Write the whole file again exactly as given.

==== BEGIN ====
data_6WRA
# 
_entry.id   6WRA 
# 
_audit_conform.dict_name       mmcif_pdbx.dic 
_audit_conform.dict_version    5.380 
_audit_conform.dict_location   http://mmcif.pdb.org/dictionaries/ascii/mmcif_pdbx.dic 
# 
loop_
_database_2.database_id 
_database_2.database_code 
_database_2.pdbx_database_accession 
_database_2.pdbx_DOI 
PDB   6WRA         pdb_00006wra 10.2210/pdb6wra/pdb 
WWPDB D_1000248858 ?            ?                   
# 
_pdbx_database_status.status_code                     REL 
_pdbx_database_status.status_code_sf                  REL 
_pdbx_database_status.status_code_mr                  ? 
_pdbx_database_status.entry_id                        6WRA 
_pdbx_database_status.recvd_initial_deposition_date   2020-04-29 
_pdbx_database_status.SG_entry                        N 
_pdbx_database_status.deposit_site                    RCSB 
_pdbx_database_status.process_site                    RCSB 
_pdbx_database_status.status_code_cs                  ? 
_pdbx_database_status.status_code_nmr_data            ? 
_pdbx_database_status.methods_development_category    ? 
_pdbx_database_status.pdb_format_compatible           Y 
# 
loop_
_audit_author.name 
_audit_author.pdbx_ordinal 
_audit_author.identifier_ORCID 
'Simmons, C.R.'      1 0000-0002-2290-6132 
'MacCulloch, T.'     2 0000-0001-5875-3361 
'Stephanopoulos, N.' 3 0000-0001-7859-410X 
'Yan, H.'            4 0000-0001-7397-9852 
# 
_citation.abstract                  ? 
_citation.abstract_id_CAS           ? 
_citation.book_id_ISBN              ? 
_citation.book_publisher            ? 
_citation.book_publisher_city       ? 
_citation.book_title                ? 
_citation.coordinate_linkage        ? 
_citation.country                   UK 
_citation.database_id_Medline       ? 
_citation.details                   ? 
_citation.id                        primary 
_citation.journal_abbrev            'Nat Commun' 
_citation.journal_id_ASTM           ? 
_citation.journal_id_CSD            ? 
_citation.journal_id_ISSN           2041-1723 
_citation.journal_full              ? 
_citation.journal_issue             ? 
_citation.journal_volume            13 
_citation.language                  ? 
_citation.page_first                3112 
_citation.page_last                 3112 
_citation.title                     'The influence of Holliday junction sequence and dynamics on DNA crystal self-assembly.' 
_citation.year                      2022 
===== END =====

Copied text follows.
data_6WRA
# 
_entry.id   6WRA 
# 
_audit_conform.dict_name       mmcif_pdbx.dic 
_audit_conform.dict_version    5.380 
_audit_conform.dict_location   http://mmcif.pdb.org/dictionaries/ascii/mmcif_pdbx.dic 
# 
loop_
_database_2.database_id 
_database_2.database_code 
_database_2.pdbx_database_accession 
_database_2.pdbx_DOI 
PDB   6WRA         pdb_00006wra 10.2210/pdb6wra/pdb 
WWPDB D_1000248858 ?            ?                   
# 
_pdbx_database_status.status_code                     REL 
_pdbx_database_status.status_code_sf                  REL 
_pdbx_database_status.status_code_mr                  ? 
_pdbx_database_status.entry_id                        6WRA 
_pdbx_database_status.recvd_initial_deposition_date   2020-04-29 
_pdbx_database_status.SG_entry                        N 
_pdbx_database_status.deposit_site                    RCSB 
_pdbx_database_status.process_site                    RCSB 
_pdbx_database_status.status_code_cs                  ? 
_pdbx_database_status.status_code_nmr_data            ? 
_pdbx_database_status.methods_development_category    ? 
_pdbx_database_status.pdb_format_compatible           Y 
# 
loop_
_audit_author.name 
_audit_author.pdbx_ordinal 
_audit_author.identifier_ORCID 
'Simmons, C.R.'      1 0000-0002-2290-6132 
'MacCulloch, T.'     2 0000-0001-5875-3361 
'Stephanopoulos, N.' 3 0000-0001-7859-410X 
'Yan, H.'            4 0000-0001-7397-9852 
# 
_citation.abstract                  ? 
_citation.abstract_id_CAS           ? 
_citation.book_id_ISBN              ? 
_citation.book_publisher            ? 
_citation.book_publisher_city       ? 
_citation.book_title                ? 
_citation.coordinate_linkage        ? 
_citation.country                   UK 
_citation.database_id_Medline       ? 
_citation.details                   ? 
_citation.id                        primary 
_citation.journal_abbrev            'Nat Commun' 
_citation.journal_id_ASTM           ? 
_citation.journal_id_CSD            ? 
_citation.journal_id_ISSN           2041-1723 
_citation.journal_full              ? 
_citation.journal_issue             ? 
_citation.journal_volume            13 
_citation.language                  ? 
_citation.page_first                3112 
_citation.page_last                 3112 
_citation.title                     'The influence of Holliday junction sequence and dynamics on DNA crystal self-assembly.' 
_citation.year                      2022 